nevertheless a success of technical know-how and modern moviemaking technique. Even the adults might find a few "cool" visuals and awe at the
complexity and seamlessness of some of the CGI sets, particularly one that plays prominently during the film's climax. It delivers a whole lot of
"attitude" 3D shots meant to dazzle viewers sporting the special glasses, but none of the "in your face" 3D effects seem cheap or unnaturally forced
into the story, even if they don't always work. Then there's dialogue, which wrenches in some reference to "time" or "clocks" and the like every few
seconds. What starts as funny quickly grows old, but the kids won't mind all that much. The acting is fine for a movie of this caliber, too. Alba does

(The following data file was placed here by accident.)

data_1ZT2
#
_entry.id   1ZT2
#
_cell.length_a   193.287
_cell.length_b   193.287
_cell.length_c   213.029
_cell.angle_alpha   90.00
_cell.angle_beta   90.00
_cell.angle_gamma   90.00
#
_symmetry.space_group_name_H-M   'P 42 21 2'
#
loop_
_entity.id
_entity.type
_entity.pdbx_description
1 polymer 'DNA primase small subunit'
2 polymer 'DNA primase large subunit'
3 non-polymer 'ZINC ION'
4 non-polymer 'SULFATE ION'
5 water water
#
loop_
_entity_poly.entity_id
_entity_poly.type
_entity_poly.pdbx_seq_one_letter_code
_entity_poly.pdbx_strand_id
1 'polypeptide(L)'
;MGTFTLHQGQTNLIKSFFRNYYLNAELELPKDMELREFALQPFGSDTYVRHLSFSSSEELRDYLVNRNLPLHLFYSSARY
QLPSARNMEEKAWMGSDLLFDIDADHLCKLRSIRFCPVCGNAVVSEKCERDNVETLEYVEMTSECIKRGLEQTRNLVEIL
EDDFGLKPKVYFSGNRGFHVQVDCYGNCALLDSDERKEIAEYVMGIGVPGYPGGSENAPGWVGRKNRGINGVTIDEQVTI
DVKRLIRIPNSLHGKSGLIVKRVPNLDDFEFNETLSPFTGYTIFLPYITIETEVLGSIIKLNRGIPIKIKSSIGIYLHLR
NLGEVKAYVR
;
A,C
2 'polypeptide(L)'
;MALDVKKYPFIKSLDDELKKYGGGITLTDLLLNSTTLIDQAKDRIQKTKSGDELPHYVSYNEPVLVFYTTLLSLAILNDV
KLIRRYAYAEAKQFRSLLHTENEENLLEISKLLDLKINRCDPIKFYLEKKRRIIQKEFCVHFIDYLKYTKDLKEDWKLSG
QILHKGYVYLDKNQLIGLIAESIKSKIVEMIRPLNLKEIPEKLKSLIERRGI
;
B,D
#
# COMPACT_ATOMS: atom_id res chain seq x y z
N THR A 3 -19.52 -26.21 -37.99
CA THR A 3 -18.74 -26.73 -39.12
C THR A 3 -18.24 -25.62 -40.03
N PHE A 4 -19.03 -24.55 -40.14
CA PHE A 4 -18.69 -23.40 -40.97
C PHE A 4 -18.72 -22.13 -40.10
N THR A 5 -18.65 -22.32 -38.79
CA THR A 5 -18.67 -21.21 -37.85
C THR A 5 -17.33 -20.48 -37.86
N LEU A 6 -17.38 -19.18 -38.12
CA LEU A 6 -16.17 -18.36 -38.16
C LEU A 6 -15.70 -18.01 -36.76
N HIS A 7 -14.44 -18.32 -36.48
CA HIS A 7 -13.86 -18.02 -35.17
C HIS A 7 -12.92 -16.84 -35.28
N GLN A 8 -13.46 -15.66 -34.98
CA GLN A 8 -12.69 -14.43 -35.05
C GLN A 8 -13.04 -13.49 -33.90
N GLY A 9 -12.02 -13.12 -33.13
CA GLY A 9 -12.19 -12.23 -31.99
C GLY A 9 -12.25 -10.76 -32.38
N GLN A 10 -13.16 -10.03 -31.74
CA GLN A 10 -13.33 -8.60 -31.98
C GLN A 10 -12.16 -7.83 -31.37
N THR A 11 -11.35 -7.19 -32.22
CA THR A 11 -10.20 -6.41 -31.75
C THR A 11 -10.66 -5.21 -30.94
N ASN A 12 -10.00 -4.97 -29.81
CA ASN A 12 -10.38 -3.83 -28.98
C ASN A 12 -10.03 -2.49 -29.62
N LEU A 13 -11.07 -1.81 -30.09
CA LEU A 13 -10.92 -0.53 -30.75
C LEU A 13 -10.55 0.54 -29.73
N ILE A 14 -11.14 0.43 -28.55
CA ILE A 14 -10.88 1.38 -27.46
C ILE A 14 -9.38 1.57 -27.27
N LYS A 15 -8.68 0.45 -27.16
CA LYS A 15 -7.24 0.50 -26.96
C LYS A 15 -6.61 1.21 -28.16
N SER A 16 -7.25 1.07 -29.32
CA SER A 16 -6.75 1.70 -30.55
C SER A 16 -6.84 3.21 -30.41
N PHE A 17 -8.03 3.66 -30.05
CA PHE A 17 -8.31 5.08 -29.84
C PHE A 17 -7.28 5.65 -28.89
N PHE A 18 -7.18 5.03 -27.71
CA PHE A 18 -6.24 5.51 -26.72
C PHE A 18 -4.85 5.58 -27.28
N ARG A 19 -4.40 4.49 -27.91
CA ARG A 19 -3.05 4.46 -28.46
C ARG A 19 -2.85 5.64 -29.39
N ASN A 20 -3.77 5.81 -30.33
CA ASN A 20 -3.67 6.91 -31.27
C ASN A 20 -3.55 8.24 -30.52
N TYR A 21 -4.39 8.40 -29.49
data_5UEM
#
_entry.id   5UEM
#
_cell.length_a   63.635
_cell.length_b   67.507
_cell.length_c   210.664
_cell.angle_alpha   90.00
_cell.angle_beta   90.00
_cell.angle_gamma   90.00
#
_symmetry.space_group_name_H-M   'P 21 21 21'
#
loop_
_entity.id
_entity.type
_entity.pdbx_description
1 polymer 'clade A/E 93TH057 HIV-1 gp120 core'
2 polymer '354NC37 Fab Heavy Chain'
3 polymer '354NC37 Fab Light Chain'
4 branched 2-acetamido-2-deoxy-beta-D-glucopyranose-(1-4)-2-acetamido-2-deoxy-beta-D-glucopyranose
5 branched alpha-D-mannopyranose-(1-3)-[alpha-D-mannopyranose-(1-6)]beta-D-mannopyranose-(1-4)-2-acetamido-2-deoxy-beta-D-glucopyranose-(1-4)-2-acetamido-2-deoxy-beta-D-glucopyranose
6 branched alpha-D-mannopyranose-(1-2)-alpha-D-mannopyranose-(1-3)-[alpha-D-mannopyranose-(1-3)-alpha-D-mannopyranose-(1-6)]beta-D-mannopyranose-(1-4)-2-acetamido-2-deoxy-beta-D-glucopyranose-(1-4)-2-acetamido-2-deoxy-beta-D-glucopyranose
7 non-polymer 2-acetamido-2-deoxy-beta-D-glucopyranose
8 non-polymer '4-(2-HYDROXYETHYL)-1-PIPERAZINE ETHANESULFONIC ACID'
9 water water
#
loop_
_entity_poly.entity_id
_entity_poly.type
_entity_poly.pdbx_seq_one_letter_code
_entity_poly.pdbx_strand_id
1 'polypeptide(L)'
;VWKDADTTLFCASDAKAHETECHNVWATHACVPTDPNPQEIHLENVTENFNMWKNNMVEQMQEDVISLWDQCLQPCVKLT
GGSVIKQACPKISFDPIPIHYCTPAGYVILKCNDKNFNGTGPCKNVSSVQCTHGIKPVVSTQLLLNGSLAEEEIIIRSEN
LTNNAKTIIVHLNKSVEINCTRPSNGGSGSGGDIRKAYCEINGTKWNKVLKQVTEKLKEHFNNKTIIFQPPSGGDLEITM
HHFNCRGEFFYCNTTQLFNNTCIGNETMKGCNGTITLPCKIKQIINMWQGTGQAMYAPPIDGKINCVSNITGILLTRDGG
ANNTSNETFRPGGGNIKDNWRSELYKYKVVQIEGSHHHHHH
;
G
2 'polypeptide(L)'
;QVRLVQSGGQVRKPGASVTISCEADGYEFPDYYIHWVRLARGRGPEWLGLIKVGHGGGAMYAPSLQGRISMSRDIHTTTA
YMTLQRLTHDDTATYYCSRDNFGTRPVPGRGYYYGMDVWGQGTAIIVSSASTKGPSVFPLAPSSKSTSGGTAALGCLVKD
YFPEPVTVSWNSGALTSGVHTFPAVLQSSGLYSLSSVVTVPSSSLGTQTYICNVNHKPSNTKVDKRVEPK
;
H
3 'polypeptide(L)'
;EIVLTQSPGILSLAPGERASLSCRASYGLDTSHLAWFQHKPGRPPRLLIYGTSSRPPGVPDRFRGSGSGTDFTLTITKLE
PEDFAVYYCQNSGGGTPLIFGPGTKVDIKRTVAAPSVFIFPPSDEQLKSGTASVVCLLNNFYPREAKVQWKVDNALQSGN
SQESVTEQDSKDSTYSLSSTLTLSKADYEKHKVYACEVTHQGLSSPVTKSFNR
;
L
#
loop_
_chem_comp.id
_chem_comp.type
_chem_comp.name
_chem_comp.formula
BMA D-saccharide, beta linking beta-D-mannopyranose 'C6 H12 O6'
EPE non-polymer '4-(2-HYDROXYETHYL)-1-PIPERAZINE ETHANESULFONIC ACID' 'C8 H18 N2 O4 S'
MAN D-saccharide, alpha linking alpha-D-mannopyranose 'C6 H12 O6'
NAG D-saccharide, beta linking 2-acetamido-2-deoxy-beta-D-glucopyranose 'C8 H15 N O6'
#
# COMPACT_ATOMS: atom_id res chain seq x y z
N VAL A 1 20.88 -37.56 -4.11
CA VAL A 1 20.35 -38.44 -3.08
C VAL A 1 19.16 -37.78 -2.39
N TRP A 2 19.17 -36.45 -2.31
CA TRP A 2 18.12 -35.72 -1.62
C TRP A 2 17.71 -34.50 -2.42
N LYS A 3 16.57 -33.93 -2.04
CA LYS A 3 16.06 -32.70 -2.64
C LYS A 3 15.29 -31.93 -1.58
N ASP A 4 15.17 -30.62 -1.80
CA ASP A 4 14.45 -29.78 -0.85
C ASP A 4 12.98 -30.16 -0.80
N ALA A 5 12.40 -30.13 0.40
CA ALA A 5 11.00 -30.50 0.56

the whole "spy mom" thing nicely enough and appears to be having fun
along the way. Blanchard and Cook, likewise, appear tickled pink to be in the movie, giving little regard to anything but its pure fun factor. The
also delivers a few genuinely funny moments, such as when a pregnant Marissa attempts to slide across the hood of a car action-movie style while in
labor. None of it is groundbreaking or even necessarily memorable; it'll be little more than a blur even when the credits roll, but as long as the
ones have a good time with it, who's to call this one a failure?
Spy Kids: All the Time in the World arrives on Blu-ray with both 2D and 3D 1080p transfers, both housed in the same single set (there is no
individual 2D-only release at this time). The 2D presentation is everything a glossy HD kids-centric special effects film should be. It sports dazzling